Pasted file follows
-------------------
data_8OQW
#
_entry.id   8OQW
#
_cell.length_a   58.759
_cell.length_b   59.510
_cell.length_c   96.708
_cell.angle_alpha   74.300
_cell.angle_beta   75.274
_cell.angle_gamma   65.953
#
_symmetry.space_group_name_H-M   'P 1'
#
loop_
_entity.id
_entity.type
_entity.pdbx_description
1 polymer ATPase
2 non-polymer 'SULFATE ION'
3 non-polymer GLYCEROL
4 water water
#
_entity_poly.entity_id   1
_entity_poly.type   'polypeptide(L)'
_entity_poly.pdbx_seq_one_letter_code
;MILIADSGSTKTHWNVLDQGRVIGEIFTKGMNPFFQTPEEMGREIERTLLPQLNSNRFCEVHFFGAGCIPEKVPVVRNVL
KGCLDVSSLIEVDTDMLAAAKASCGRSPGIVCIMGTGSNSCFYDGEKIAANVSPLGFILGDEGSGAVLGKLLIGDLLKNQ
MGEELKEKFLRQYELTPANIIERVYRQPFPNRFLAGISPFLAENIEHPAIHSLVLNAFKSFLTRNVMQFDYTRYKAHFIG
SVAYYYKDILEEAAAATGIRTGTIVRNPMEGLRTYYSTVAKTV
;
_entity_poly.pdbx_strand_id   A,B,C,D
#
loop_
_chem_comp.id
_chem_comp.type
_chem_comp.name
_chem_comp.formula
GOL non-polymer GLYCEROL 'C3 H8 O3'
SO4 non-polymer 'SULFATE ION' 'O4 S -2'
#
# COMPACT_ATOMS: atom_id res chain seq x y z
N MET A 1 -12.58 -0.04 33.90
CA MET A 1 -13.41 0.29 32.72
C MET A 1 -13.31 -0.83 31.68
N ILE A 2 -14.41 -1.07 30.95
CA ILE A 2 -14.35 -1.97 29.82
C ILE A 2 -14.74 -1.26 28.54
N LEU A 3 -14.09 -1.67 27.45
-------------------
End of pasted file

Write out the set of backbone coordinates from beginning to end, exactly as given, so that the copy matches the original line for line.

data_8OQW
#
_entry.id   8OQW
#
_cell.length_a   58.759
_cell.length_b   59.510
_cell.length_c   96.708
_cell.angle_alpha   74.300
_cell.angle_beta   75.274
_cell.angle_gamma   65.953
#
_symmetry.space_group_name_H-M   'P 1'
#
loop_
_entity.id
_entity.type
_entity.pdbx_description
1 polymer ATPase
2 non-polymer 'SULFATE ION'
3 non-polymer GLYCEROL
4 water water
#
_entity_poly.entity_id   1
_entity_poly.type   'polypeptide(L)'
_entity_poly.pdbx_seq_one_letter_code
;MILIADSGSTKTHWNVLDQGRVIGEIFTKGMNPFFQTPEEMGREIERTLLPQLNSNRFCEVHFFGAGCIPEKVPVVRNVL
KGCLDVSSLIEVDTDMLAAAKASCGRSPGIVCIMGTGSNSCFYDGEKIAANVSPLGFILGDEGSGAVLGKLLIGDLLKNQ
MGEELKEKFLRQYELTPANIIERVYRQPFPNRFLAGISPFLAENIEHPAIHSLVLNAFKSFLTRNVMQFDYTRYKAHFIG
SVAYYYKDILEEAAAATGIRTGTIVRNPMEGLRTYYSTVAKTV
;
_entity_poly.pdbx_strand_id   A,B,C,D
#
loop_
_chem_comp.id
_chem_comp.type
_chem_comp.name
_chem_comp.formula
GOL non-polymer GLYCEROL 'C3 H8 O3'
SO4 non-polymer 'SULFATE ION' 'O4 S -2'
#
# COMPACT_ATOMS: atom_id res chain seq x y z
N MET A 1 -12.58 -0.04 33.90
CA MET A 1 -13.41 0.29 32.72
C MET A 1 -13.31 -0.83 31.68
N ILE A 2 -14.41 -1.07 30.95
CA ILE A 2 -14.35 -1.97 29.82
C ILE A 2 -14.74 -1.26 28.54
N LEU A 3 -14.09 -1.67 27.45